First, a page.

Not all agencies have access to these data types. However, in addition to the secondary data sources listed above, there are several ways to gain information on the nature of hot spots. Many larger cities provide a data portal of city features (e.g., parks, schools, lakes, bike trails, transportation features). It might also be feasible to collect your own data to help understand the nature of crime hot spots. For instance, systematic observations and coding of the physical and social environment of hot spots can yield helpful information, especially if part of the remedy for the hot spot includes other indicators of success, like reduced physical and social disorder. Additionally, interviews and focus groups with key informants, including community members and business owners, can also help validate what quantitative data suggest and provide contextual information on crime hot spots.
The next step is to engage in problem-specific analysis. The Problem-Oriented Policing Center has published 73 problem-specific guides to help with problem analysis, as well as response options to specific crime problems.† These guides will help you think about the problems within a crime hot spot more specifically and provide appropriate questions to aid with additional, detailed analysis and assessments. Each guide includes an “Understanding Your Local Problem” section that will help inform a problem-specific analysis.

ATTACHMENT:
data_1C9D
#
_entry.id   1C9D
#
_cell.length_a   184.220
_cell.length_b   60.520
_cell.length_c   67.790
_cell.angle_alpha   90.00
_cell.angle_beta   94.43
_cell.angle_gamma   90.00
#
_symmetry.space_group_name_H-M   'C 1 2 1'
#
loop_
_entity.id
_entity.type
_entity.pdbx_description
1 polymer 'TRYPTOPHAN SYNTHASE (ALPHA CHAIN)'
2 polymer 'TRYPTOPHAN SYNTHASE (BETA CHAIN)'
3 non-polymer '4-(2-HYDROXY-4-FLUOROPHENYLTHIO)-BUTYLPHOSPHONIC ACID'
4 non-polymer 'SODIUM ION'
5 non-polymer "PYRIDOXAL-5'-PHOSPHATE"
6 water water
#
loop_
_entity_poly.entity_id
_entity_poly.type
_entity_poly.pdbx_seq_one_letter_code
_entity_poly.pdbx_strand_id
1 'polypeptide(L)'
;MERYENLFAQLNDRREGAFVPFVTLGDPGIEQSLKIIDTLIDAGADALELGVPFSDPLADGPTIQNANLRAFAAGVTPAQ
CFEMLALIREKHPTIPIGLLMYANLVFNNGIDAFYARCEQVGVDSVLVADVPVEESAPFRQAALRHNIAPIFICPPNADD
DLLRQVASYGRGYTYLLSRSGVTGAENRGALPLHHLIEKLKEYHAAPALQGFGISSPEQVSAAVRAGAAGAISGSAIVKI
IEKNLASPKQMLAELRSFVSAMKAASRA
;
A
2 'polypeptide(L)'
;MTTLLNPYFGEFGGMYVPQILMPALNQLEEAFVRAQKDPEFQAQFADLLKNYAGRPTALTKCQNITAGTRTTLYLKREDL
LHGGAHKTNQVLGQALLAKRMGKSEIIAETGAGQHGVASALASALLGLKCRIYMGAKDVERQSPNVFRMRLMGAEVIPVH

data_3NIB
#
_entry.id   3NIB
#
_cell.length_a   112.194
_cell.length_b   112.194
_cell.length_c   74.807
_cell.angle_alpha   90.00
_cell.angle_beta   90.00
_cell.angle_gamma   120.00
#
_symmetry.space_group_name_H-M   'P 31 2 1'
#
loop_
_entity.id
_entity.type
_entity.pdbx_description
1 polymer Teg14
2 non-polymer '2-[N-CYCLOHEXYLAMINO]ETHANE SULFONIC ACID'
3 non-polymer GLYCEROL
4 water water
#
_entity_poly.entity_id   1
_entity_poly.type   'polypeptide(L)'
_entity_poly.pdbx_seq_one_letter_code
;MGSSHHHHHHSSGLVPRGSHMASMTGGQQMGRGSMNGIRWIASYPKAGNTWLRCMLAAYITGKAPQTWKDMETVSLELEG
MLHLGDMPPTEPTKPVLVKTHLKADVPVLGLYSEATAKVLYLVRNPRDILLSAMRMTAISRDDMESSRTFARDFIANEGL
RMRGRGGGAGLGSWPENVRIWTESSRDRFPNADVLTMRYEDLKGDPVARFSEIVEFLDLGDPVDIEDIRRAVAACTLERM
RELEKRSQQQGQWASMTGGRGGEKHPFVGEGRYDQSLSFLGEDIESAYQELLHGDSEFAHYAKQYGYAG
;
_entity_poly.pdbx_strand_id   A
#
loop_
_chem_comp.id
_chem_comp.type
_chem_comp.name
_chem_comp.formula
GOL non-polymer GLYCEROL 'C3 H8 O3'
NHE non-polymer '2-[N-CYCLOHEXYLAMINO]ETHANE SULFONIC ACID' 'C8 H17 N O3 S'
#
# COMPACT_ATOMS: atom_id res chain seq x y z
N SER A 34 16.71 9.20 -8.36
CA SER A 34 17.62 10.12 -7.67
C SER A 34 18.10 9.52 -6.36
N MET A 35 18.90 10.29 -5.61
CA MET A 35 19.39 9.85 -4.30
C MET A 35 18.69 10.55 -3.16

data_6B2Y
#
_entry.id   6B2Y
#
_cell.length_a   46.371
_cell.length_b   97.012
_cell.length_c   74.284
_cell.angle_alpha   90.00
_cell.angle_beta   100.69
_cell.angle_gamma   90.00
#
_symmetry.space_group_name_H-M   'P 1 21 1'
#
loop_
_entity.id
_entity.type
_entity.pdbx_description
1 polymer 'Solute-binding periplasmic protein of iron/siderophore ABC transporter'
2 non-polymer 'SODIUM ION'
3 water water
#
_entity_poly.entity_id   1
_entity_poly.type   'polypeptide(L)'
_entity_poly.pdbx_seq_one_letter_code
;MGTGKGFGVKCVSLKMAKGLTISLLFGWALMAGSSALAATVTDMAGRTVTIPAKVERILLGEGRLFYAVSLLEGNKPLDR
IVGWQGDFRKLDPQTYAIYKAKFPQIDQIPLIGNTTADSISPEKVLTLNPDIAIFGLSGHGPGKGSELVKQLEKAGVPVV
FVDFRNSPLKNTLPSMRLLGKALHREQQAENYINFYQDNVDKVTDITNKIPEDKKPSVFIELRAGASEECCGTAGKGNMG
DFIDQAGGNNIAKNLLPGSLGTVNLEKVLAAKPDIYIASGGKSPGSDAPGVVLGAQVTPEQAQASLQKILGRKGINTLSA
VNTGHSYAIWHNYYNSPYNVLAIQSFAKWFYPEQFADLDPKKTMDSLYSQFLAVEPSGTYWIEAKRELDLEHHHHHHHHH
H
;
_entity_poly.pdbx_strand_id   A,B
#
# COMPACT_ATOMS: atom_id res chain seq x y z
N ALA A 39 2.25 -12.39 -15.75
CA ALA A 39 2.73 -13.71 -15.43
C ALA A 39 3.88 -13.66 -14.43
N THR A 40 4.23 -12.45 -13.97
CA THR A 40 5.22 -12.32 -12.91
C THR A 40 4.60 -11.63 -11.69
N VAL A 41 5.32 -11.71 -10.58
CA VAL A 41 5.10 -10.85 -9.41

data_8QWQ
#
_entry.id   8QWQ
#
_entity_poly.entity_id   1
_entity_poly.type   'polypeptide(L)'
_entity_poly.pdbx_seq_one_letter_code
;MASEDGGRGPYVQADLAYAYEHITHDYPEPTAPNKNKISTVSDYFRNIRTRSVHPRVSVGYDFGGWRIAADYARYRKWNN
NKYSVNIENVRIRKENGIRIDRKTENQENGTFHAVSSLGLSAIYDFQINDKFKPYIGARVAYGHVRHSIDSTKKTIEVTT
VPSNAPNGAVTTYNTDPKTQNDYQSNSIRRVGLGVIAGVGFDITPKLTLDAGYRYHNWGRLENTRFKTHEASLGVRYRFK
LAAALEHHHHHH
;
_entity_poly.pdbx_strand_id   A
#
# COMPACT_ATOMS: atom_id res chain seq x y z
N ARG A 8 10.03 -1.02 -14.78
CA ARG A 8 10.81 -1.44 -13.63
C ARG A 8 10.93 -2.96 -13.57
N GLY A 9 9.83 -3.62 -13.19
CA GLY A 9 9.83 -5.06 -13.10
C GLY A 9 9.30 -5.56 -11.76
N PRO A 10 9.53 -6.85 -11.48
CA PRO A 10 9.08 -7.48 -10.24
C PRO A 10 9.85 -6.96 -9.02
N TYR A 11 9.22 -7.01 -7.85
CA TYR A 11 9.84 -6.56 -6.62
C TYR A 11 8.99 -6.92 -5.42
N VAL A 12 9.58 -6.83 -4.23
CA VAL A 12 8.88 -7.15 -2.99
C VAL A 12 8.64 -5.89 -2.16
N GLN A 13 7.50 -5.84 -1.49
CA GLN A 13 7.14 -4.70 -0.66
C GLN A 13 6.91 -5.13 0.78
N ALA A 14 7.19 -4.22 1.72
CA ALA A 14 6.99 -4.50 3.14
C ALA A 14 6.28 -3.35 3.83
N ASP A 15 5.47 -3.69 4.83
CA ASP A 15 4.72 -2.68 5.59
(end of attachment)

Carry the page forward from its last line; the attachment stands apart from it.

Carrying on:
As an example, after some preliminary analysis, a police analyst has determined that there are three hot spots that appear to be driving high rates of thefts from vehicles at three large retail shopping parking facilities. The preliminary analysis also reveals that these thefts appear to occur primarily on the weekends and tend to be confined to vehicles parked in garages, not in open lots. From there, a more problem-specific inquiry is needed. The Thefts of and From Cars in Parking Facilities guide gives specific, actionable directions on analyzing and responding to auto theft and theft from automobiles in parking facilities.‡ For instance, the guide points to a number of questions on the nature of the events and the conditions leading up to the events to help recognize additional trends. The guide then provides an overview of traditional ways the problem has been addressed and then provides suggestions for problem-specific approaches.
‡ See Theft of and From Cars in Parking Facilities (Problem-Specific Guide No. 10).